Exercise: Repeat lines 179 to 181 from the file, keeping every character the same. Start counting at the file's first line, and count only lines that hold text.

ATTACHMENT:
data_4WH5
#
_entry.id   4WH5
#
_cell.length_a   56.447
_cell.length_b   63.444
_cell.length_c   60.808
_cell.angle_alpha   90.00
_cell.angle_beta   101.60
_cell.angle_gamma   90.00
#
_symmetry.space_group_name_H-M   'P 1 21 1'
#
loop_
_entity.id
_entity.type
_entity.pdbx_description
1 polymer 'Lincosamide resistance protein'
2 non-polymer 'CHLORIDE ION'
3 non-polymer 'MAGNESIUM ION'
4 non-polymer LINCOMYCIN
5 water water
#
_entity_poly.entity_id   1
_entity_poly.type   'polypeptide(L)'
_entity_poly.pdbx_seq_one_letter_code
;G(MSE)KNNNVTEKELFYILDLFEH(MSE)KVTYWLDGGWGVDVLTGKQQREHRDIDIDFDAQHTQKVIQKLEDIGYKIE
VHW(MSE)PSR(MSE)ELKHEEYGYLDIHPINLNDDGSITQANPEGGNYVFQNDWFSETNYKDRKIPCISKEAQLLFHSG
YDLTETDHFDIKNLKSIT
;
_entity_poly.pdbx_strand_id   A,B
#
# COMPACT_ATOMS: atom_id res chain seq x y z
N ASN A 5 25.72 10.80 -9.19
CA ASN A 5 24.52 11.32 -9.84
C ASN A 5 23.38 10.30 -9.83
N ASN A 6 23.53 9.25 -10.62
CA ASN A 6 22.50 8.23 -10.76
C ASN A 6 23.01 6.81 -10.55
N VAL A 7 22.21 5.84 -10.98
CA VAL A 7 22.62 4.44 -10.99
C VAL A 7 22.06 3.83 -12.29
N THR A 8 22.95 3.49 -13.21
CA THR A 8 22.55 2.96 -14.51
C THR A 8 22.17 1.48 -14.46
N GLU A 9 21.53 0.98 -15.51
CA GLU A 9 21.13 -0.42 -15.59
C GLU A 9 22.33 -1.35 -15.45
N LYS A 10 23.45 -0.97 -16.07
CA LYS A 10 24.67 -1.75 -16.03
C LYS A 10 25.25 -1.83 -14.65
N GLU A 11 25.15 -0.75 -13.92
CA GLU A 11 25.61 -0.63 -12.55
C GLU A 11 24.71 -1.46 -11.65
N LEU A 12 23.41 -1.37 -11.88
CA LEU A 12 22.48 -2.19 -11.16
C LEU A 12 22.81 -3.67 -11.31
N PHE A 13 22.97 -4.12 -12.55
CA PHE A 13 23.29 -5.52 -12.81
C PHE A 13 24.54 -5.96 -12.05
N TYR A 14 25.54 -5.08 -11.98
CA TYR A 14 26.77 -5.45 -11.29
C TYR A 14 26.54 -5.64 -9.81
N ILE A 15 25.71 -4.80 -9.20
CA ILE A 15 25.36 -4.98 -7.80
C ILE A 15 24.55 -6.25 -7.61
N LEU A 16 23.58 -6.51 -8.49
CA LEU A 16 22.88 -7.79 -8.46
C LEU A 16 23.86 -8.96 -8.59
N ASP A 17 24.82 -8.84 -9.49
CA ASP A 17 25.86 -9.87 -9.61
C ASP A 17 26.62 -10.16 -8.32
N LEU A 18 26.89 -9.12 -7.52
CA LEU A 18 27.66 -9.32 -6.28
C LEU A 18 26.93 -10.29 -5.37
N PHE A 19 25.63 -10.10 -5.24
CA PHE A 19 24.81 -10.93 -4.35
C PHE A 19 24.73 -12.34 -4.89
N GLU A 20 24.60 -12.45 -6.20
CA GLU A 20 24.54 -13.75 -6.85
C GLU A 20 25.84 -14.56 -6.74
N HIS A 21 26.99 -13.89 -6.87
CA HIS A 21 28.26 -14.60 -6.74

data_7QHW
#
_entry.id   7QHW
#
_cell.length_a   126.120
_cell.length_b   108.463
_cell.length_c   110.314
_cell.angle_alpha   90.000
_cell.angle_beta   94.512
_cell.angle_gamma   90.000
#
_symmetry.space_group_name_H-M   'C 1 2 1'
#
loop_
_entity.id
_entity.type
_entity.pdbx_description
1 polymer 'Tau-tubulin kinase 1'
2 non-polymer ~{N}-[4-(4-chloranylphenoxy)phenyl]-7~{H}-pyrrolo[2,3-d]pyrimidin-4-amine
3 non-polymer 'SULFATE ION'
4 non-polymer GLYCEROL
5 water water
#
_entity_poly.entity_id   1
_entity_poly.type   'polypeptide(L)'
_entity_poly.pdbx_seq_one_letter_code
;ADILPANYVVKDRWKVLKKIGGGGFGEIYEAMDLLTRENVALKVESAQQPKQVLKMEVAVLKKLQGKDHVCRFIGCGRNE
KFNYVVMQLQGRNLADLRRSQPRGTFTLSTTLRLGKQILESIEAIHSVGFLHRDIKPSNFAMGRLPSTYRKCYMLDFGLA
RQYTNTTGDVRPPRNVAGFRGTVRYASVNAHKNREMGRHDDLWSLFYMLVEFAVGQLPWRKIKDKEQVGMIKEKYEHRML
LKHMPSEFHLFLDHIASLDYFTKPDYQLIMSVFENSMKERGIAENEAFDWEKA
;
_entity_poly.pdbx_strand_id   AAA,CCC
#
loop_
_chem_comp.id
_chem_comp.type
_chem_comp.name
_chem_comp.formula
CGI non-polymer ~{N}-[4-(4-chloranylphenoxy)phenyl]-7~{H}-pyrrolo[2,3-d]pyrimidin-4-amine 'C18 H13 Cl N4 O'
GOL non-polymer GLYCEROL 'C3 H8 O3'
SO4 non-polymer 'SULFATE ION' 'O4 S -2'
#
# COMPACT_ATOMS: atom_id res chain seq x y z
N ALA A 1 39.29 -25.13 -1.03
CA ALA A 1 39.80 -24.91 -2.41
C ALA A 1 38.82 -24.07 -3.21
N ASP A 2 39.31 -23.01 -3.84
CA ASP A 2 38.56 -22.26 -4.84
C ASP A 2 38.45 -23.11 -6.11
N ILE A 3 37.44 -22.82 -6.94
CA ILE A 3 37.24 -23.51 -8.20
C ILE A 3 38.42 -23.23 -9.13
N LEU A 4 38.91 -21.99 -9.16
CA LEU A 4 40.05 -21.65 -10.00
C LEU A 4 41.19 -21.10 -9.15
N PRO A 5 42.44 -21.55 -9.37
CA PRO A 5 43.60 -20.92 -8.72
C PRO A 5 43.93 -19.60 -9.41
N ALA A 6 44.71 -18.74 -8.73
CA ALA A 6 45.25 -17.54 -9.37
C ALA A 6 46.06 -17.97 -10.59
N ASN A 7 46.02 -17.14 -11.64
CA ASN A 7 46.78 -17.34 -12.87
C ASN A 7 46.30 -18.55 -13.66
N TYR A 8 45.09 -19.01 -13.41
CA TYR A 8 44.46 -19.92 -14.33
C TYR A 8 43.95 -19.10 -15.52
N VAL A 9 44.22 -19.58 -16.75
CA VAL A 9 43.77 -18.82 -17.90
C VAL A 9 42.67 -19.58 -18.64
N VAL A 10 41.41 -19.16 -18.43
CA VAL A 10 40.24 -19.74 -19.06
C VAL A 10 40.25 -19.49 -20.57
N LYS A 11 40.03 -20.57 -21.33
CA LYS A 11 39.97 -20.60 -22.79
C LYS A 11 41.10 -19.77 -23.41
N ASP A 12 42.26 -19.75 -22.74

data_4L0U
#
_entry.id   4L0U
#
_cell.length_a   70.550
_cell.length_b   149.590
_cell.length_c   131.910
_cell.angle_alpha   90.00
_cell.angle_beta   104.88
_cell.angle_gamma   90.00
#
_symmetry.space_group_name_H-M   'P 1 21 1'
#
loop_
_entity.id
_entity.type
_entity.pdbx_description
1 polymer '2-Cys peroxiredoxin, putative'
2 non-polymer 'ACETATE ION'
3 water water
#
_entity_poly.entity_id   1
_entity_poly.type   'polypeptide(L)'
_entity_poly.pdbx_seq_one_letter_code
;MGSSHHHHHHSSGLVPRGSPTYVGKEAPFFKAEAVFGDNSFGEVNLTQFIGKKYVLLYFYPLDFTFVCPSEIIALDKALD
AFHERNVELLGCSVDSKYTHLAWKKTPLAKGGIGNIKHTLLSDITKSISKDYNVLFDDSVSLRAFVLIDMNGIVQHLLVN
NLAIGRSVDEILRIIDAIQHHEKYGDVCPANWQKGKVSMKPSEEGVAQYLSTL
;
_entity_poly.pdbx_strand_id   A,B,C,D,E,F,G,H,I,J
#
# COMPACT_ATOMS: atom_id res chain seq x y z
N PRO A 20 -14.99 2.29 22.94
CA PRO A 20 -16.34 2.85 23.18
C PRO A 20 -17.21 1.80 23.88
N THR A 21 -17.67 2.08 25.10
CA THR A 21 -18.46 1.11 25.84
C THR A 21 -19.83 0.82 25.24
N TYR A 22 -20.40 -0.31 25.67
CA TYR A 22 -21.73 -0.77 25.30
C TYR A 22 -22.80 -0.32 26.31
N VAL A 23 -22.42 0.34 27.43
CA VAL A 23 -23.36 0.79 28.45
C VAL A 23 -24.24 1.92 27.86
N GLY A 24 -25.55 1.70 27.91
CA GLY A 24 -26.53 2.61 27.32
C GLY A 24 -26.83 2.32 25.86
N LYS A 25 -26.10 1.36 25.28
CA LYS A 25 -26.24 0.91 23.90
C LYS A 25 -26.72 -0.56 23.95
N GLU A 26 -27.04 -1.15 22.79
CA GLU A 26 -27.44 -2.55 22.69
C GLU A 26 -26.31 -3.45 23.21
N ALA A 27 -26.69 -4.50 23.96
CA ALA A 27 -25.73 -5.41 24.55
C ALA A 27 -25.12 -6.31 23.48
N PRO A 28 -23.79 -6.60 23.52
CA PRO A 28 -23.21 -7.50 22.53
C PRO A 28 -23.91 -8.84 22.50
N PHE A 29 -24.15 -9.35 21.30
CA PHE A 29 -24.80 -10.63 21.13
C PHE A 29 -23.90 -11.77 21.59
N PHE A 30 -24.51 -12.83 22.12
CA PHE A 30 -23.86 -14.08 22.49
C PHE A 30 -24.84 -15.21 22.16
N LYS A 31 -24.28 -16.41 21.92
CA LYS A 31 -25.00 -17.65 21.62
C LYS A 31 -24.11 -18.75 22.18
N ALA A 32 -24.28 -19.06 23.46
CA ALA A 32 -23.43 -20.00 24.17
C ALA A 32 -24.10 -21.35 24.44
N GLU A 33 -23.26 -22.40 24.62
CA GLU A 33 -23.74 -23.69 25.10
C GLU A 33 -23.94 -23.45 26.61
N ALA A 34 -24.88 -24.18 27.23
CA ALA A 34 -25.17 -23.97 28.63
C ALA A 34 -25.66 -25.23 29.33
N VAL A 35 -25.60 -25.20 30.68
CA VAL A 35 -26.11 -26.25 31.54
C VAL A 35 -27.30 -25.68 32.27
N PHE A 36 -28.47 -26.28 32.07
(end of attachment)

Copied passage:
2 non-polymer 'ACETATE ION'
3 water water
#